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Directory:Cold Energy LLC

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Cold Energy LLC is working on a method of deriving power from atmospheric pressure differences over geographically-spaced sites, such as locations 100 to 200 miles apart, with reliability comparable to coal, nuclear, gas, and hydro, but at a cost substantially lower, and with no pollution.

http://pesn.com/2005/10/27/9600188_Atmospheric_Cold_Megawatts/US6,696,766_atmospheric_difference_300.jpg

: "This is the first alternative energy technology to come along that has a reliability factor adequate to actually serve as a 'core' generating technology, and not just as a back up or supplement to the grid." -- John R. Crocker, COO Cold Energy, LLC, Oct. 26, 2005

About

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Official Website

http://www.coldenergyllc.com/

Press Releases

Patents

The following is a rare "no prior art" patent.

US Patent #6,696,766 - "Atmospheric cold megawatts (ACM) system TM for generating energy from differences in atmospheric pressure" (PDF) (February 24, 2004)

Abstract : A system for the generation of energy based upon the differences in the atmospheric pressure at geographically spaced apart sites, referred herein as the "Atmospheric Cold Megawatt" energy producing system of the invention (hereinafter "ACM") comprises at least one long conduit, in the order of many miles long, preferably of at least two portions of different internal areas capable of conducting significant amounts of air there through. In operation the air flow in the conduit will accelerate to a high velocity wind without the consumption of any materials and without the use of any mechanical moving parts. A power converter, such as a wind turbine, in the conduit converts the high wind velocity generated by even minute pressure differences into energy of any desired type such as electricity. The opposite open ends of the conduit are located at geographically spaced sites preferably selected on the basis of historical information indicating an historical useful difference in barometric pressure. A plurality of conduits each having open ends in different geographically spaced sites may be interconnected to maximize the existing pressure differences that will assure higher and more consistent levels of energy production.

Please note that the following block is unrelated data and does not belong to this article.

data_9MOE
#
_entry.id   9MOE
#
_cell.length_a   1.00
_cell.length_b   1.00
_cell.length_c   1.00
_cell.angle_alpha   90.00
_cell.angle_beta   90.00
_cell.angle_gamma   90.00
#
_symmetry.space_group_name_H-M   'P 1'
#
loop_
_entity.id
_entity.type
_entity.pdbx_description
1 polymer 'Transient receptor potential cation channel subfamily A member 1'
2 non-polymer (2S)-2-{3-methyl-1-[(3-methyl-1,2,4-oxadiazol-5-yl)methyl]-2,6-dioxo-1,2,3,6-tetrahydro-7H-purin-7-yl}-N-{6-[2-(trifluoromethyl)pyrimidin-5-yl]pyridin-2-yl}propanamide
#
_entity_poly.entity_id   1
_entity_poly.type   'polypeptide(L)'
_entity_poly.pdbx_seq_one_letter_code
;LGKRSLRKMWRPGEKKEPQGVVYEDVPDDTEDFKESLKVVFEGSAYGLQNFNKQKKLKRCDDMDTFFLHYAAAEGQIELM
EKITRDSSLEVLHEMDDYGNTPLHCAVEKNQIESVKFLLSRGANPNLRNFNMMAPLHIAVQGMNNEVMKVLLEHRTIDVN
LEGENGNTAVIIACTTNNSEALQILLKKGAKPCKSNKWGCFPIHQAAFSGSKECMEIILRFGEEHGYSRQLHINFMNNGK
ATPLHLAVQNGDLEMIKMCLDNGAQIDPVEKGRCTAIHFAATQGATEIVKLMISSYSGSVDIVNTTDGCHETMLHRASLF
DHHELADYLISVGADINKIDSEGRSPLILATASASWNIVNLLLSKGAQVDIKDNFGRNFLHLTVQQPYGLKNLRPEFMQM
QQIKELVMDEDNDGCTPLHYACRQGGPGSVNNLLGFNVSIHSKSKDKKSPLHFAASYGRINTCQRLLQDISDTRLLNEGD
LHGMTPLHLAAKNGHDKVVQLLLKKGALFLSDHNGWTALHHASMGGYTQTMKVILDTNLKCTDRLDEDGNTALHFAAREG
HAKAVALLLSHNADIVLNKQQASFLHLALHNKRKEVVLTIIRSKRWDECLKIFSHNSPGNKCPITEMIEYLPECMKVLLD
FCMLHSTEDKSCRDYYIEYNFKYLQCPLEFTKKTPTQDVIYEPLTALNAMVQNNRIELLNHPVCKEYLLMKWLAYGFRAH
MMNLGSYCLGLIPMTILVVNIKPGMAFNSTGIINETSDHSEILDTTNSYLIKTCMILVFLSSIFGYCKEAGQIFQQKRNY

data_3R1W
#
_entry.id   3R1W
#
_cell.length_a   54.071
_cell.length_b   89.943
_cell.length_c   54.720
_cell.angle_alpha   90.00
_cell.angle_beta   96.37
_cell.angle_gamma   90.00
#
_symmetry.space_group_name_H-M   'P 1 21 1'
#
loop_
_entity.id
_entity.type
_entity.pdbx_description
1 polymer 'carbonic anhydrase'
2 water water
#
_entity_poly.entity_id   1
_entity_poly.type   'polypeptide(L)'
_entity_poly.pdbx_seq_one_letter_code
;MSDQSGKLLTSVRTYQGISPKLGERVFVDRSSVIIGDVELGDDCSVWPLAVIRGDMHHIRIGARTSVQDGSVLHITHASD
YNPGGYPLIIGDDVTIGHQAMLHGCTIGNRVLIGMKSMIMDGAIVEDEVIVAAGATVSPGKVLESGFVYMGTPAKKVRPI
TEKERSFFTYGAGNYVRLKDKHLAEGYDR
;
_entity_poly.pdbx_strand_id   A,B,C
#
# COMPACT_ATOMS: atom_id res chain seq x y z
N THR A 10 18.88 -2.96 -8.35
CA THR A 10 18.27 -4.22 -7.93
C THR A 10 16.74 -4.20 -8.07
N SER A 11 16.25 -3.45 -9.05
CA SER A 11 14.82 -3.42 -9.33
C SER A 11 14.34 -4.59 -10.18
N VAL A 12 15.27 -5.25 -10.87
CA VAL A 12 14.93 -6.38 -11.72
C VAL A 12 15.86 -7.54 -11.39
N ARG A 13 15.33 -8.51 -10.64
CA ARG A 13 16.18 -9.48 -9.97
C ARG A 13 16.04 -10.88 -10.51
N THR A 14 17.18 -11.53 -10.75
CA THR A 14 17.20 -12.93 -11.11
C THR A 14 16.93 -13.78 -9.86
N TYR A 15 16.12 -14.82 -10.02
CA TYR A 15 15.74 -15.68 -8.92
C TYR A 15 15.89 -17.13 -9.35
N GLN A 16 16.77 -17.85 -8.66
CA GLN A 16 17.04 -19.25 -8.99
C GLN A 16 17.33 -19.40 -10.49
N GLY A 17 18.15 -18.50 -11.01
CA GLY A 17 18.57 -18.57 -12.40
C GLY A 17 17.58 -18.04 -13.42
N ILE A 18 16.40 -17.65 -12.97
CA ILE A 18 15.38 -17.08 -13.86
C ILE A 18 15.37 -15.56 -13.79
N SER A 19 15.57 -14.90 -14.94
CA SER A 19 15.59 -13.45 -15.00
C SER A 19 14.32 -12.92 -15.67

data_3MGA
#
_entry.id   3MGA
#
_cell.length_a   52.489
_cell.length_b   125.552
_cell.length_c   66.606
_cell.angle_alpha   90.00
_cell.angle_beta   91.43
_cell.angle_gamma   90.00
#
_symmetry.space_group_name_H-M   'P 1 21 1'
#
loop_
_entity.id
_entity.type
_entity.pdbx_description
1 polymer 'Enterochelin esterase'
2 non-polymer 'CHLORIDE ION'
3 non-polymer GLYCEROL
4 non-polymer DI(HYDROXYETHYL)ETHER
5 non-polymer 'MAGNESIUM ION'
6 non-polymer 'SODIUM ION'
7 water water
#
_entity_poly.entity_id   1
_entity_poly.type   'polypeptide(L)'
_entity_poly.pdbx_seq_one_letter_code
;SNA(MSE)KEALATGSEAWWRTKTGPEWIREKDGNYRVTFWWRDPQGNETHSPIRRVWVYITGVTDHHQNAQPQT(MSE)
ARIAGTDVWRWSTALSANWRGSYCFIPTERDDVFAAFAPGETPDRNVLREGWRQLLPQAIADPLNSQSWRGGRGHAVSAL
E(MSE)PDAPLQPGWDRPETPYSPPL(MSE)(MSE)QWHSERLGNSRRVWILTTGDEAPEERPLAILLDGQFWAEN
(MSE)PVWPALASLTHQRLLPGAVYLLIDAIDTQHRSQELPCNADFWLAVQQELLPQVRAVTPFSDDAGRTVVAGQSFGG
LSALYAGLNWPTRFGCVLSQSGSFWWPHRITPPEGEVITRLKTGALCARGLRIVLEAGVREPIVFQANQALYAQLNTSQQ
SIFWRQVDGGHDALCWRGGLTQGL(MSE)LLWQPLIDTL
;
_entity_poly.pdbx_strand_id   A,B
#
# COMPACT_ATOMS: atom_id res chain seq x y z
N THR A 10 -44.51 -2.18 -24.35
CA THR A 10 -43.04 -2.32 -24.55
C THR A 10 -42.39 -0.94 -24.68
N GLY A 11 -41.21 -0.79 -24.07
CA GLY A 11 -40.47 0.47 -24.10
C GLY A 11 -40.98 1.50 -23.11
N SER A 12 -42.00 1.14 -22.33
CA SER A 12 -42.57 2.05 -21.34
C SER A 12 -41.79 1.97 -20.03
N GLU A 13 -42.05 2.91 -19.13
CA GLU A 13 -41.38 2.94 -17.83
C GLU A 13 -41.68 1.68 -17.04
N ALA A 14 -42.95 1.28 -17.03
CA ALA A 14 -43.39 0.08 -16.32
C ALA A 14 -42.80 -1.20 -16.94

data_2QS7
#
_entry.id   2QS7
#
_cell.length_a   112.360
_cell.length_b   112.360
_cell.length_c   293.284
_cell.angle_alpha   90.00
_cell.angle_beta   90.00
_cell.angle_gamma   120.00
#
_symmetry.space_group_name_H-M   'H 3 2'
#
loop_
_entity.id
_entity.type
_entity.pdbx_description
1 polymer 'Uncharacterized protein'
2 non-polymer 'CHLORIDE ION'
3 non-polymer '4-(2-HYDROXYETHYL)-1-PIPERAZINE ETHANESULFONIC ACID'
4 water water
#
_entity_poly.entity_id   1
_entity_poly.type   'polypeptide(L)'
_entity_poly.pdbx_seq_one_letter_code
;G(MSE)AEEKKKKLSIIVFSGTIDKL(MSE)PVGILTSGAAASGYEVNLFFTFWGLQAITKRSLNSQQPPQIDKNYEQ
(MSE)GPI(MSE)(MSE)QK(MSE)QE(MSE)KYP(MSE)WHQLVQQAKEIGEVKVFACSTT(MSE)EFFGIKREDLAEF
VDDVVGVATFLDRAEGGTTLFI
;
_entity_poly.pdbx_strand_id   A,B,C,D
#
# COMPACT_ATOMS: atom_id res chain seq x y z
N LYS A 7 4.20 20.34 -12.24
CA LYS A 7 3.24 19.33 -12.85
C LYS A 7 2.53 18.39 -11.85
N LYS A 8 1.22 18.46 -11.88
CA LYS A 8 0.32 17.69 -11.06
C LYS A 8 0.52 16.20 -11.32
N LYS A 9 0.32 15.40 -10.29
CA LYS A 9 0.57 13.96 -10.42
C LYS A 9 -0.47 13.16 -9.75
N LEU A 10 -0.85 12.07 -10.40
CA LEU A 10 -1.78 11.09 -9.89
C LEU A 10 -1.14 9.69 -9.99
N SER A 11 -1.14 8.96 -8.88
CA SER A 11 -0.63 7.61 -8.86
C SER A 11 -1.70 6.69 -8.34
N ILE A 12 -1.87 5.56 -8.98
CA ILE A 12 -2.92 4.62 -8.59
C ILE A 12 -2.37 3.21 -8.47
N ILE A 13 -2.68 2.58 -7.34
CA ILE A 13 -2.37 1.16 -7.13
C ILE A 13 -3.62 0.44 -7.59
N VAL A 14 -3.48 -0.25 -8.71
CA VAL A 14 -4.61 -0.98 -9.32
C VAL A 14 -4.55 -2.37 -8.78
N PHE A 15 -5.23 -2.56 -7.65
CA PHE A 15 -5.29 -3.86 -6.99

In the News

Image:Atmospheric gradient illustration 95x95.jpg

Deriving Power from Atmospheric Pressure Differences over Geographically-Spaced Sites - New method of power generation proposes to harness the difference in atmospheric pressure between locations 100 to 200 miles apart, with reliability comparable to coal, nuclear, gas, and hydro, but at a cost substantially lower, and with no pollution. (PESN Oct. 27, 2005)

Comments

Skeptics

Pipe Friction

Skeptics would not dispute the fact of the barometric pressure differential (said to be 0.5-0.7 psi). However, they would ask for an explanation why in the absence of natural barriers the wind would not always flow faster than the airflow in the pipes, which impose friction in addition to the intended extraction of energy from the airstream. Relative pressure losses in air ducts may provide an approximation on the technical feasibility.

Net Differential Not Practical

On July 7, 2007, Darren W Murphy wrote:

I just thought I would comment on the Cold Energy LLC in regards to harnessing pressure differentials. As far as my credentials are concerned, I am a 2000 graduate of UC Davis in Atmospheric Science, and 6 months from my masters at the Naval Post Graduate school. I've worked as a meteorologist for the Air Force at the Edwards AFB test facility, Cape Canaveral with NASA, as well as Department of Homeland Defense, and the Special Forces at Fort Bragg NC.

I don't think the idea holds much merit. Certainly there will be a difference in pressure between two geographic areas. However, surface pressure in the absence of a larger scale synoptic pattern is dictated by the local elevation as well as heating. So simply a stationary pipeline will not always have a pressure differential at opposite ends. Additionally, there will still be friction on the inside of the pipe due to the walls and (I am assuming that it will follow terrain) elevation or coordinate changes. The air inside the tube must still follow the laws of physics in reference to elevation changes and any pressure differential at the two ends still has to overcome the obstacles of the elevation. Temperature changes along the distance is more likely to have more of an effect on any pressure flow than the two ends themselves. Lastly, a pipeline a hundred or so miles long? I thought we were moving towards greener energy. How much maintenance would need to be accomplished annually, and natural spaces cleared for such a pipeline?

Contact

http://www.coldenergyllc.com/contact.htm

Cold Energy LLC

P.O. Box 987

Mt. Angel, Oregon 97362

USA

Phone: +1.503.845.2980

Fax: +1.775.218.2591

Email: [mailto:info@coldenergyllc.com?subject=Cold_Energy_LLC_featured_at_PESWiki.com info@coldenergyllc.com]

NEC Specialist

New Energy Congress member, Congress:Founder:Sterling D. Allan

Comments